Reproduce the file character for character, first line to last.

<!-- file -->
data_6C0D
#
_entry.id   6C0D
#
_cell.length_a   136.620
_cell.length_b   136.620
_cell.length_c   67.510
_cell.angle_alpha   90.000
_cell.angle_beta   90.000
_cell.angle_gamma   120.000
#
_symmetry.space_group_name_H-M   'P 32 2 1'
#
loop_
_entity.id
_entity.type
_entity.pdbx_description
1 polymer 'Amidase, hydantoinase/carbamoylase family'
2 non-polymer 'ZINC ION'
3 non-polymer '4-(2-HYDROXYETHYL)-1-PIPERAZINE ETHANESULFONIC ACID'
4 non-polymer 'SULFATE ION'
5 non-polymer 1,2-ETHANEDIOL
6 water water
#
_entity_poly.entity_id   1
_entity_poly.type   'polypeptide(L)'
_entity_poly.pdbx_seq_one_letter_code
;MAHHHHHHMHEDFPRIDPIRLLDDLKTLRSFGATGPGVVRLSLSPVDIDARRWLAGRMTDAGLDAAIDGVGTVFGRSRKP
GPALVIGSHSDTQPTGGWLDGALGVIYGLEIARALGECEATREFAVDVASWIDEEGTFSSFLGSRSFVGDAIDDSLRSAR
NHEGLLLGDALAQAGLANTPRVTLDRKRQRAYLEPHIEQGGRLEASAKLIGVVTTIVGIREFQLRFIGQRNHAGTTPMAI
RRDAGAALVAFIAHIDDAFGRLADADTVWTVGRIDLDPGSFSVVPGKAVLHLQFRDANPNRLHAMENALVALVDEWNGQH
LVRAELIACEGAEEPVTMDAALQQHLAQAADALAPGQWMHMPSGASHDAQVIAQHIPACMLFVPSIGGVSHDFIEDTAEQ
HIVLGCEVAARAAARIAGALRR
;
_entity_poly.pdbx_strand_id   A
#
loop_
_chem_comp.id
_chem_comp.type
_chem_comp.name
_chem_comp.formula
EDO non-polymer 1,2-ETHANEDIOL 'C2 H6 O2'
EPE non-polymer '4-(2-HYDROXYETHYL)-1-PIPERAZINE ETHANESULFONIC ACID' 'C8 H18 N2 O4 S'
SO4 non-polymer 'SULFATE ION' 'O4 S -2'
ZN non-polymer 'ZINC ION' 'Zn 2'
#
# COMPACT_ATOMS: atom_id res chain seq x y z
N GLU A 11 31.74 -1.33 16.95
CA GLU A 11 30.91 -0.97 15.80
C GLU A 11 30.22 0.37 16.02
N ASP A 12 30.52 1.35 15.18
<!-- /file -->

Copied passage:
data_6C0D
#
_entry.id   6C0D
#
_cell.length_a   136.620
_cell.length_b   136.620
_cell.length_c   67.510
_cell.angle_alpha   90.000
_cell.angle_beta   90.000
_cell.angle_gamma   120.000
#
_symmetry.space_group_name_H-M   'P 32 2 1'
#
loop_
_entity.id
_entity.type
_entity.pdbx_description
1 polymer 'Amidase, hydantoinase/carbamoylase family'
2 non-polymer 'ZINC ION'
3 non-polymer '4-(2-HYDROXYETHYL)-1-PIPERAZINE ETHANESULFONIC ACID'
4 non-polymer 'SULFATE ION'
5 non-polymer 1,2-ETHANEDIOL
6 water water
#
_entity_poly.entity_id   1
_entity_poly.type   'polypeptide(L)'
_entity_poly.pdbx_seq_one_letter_code
;MAHHHHHHMHEDFPRIDPIRLLDDLKTLRSFGATGPGVVRLSLSPVDIDARRWLAGRMTDAGLDAAIDGVGTVFGRSRKP
GPALVIGSHSDTQPTGGWLDGALGVIYGLEIARALGECEATREFAVDVASWIDEEGTFSSFLGSRSFVGDAIDDSLRSAR
NHEGLLLGDALAQAGLANTPRVTLDRKRQRAYLEPHIEQGGRLEASAKLIGVVTTIVGIREFQLRFIGQRNHAGTTPMAI
RRDAGAALVAFIAHIDDAFGRLADADTVWTVGRIDLDPGSFSVVPGKAVLHLQFRDANPNRLHAMENALVALVDEWNGQH
LVRAELIACEGAEEPVTMDAALQQHLAQAADALAPGQWMHMPSGASHDAQVIAQHIPACMLFVPSIGGVSHDFIEDTAEQ
HIVLGCEVAARAAARIAGALRR
;
_entity_poly.pdbx_strand_id   A
#
loop_
_chem_comp.id
_chem_comp.type
_chem_comp.name
_chem_comp.formula
EDO non-polymer 1,2-ETHANEDIOL 'C2 H6 O2'
EPE non-polymer '4-(2-HYDROXYETHYL)-1-PIPERAZINE ETHANESULFONIC ACID' 'C8 H18 N2 O4 S'
SO4 non-polymer 'SULFATE ION' 'O4 S -2'
ZN non-polymer 'ZINC ION' 'Zn 2'
#
# COMPACT_ATOMS: atom_id res chain seq x y z
N GLU A 11 31.74 -1.33 16.95
CA GLU A 11 30.91 -0.97 15.80
C GLU A 11 30.22 0.37 16.02
N ASP A 12 30.52 1.35 15.18